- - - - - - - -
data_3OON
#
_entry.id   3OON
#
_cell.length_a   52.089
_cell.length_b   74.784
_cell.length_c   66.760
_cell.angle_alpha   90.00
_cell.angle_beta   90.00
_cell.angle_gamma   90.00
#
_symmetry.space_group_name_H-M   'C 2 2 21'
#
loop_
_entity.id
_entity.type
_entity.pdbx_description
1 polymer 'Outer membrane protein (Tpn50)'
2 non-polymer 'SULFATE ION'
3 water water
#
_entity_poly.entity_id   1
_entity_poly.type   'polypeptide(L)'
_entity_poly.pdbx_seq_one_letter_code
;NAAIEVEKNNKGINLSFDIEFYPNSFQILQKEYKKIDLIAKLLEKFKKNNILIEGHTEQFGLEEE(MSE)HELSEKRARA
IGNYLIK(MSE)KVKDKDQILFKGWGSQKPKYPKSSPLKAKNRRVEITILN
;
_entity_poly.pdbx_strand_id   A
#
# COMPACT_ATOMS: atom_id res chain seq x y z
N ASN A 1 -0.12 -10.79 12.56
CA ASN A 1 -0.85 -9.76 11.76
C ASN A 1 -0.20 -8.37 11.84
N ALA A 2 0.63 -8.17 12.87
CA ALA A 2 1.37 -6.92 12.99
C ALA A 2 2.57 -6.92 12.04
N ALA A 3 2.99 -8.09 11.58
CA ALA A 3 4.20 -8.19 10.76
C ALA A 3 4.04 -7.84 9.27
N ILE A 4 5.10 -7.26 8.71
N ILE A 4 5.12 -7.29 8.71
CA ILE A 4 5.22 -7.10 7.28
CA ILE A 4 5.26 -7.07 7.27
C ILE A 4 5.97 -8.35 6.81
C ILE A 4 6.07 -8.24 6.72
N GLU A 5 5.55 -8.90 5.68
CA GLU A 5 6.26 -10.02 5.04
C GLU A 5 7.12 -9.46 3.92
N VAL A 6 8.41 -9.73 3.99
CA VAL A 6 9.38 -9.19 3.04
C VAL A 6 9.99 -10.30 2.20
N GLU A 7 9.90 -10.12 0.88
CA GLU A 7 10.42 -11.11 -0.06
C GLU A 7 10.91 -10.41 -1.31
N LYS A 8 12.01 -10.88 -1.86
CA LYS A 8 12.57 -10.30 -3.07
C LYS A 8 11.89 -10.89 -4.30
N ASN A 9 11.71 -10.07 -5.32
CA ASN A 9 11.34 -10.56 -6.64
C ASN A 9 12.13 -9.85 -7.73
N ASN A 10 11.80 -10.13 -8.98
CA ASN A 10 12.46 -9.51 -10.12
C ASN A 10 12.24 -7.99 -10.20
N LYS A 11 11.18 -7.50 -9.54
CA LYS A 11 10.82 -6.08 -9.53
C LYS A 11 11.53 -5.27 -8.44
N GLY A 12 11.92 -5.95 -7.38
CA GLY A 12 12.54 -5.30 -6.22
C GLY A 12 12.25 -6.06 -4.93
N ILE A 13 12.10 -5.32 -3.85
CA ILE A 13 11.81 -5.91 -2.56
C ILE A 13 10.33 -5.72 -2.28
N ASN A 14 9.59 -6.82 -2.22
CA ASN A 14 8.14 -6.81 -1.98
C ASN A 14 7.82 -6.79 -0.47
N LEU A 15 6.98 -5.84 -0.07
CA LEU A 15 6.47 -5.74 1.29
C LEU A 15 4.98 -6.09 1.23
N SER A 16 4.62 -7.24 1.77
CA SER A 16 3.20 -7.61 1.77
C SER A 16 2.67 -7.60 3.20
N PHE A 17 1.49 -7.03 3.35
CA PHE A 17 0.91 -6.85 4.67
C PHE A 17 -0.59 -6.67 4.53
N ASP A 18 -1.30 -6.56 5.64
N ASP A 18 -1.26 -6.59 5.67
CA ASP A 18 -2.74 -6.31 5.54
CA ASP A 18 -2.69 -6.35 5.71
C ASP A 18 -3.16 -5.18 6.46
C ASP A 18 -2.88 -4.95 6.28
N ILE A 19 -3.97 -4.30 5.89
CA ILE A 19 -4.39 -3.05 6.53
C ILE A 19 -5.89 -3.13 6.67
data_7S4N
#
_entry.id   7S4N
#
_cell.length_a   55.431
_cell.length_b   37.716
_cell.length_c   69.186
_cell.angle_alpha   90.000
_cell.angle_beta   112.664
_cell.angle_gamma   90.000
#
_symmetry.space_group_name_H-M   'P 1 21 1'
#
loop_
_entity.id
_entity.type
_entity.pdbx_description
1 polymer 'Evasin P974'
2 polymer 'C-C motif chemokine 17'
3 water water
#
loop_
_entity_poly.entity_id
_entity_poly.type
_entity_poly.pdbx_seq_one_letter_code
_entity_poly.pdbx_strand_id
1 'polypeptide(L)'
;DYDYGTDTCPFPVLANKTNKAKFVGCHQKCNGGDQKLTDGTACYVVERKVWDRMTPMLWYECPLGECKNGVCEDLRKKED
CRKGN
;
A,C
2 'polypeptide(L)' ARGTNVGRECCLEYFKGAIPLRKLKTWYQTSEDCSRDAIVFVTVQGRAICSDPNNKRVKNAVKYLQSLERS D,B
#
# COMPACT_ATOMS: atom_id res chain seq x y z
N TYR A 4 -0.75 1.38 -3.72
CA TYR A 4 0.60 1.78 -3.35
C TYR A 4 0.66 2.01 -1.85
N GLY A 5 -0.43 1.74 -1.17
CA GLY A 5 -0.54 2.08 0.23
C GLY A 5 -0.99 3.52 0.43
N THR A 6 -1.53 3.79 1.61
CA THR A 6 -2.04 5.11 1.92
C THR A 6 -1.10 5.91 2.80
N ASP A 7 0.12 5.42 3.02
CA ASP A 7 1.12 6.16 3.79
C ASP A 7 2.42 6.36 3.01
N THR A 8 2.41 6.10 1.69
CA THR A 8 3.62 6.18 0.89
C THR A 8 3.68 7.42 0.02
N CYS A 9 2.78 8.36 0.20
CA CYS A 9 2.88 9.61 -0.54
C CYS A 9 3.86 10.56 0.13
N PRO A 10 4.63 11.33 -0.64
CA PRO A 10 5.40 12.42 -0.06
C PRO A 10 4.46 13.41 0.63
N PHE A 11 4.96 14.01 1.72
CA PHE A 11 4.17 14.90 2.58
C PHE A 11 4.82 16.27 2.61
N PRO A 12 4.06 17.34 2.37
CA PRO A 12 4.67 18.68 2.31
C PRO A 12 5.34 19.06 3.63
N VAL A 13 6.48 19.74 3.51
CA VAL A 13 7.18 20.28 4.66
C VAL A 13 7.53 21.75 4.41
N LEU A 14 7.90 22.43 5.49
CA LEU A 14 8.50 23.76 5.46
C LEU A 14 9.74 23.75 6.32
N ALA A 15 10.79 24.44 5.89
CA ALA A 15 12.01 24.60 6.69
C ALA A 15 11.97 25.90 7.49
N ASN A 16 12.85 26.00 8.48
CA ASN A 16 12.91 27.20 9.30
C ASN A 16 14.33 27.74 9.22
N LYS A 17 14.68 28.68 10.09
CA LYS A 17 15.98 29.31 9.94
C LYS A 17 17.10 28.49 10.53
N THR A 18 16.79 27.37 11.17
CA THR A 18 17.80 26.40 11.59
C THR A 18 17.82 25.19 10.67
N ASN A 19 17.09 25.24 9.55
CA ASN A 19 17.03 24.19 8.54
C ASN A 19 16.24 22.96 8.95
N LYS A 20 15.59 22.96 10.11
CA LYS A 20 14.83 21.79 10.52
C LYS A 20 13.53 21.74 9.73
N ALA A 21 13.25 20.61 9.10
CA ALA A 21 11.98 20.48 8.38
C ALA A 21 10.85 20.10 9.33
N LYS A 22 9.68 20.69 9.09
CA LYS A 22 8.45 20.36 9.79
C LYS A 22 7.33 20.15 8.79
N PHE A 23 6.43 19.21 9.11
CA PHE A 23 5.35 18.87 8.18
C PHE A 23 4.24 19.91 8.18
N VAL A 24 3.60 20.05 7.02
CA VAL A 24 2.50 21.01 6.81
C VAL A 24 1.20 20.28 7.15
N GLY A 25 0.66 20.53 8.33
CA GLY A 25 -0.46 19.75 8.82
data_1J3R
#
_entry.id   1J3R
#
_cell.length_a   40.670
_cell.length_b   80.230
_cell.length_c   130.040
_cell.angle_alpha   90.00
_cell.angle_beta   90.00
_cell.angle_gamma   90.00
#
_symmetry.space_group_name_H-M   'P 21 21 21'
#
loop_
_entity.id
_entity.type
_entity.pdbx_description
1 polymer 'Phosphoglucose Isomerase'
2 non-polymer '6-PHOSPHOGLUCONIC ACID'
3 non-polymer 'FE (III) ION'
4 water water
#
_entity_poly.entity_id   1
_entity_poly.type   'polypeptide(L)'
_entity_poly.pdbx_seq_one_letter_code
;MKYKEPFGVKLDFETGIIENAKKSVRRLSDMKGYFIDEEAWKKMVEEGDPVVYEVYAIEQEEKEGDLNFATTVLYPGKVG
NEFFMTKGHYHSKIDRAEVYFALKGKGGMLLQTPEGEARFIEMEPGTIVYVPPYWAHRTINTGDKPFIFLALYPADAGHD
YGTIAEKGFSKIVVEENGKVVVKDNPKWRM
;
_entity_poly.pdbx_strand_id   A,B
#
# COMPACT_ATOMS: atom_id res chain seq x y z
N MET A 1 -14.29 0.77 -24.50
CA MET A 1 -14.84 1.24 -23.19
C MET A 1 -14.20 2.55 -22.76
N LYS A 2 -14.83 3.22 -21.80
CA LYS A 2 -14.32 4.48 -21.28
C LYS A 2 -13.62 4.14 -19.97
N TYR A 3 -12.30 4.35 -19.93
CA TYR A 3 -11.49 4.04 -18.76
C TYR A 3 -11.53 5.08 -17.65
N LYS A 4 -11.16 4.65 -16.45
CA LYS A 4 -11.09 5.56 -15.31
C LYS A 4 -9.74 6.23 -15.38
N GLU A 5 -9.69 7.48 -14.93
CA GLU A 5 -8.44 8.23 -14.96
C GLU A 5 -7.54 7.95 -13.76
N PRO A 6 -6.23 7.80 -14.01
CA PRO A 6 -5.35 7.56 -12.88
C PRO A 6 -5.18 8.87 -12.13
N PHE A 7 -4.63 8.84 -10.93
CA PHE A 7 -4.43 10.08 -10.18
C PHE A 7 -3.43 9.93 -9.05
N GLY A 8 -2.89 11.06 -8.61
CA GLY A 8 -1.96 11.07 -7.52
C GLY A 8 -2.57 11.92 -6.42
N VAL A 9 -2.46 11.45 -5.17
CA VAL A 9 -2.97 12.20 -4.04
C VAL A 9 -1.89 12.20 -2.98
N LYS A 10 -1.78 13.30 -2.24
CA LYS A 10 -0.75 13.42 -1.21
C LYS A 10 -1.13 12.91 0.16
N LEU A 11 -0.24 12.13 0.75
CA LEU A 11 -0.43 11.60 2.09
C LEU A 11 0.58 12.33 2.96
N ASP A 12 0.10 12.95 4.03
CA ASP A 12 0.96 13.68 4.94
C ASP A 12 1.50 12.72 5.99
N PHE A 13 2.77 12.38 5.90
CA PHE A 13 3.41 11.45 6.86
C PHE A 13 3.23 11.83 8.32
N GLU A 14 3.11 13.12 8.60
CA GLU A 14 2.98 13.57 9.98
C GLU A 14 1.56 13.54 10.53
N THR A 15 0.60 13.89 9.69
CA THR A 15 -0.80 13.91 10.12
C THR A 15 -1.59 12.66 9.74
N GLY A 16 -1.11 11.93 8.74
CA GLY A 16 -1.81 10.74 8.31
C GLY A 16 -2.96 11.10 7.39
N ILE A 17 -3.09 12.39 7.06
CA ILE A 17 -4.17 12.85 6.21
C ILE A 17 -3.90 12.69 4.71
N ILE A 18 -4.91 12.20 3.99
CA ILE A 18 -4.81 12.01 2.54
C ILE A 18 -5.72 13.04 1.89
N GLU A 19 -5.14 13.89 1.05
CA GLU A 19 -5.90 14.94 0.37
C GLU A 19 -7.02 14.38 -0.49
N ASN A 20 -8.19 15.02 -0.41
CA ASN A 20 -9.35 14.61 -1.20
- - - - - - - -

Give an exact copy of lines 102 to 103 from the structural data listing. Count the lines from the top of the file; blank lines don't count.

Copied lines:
_cell.angle_beta   112.664
_cell.angle_gamma   90.000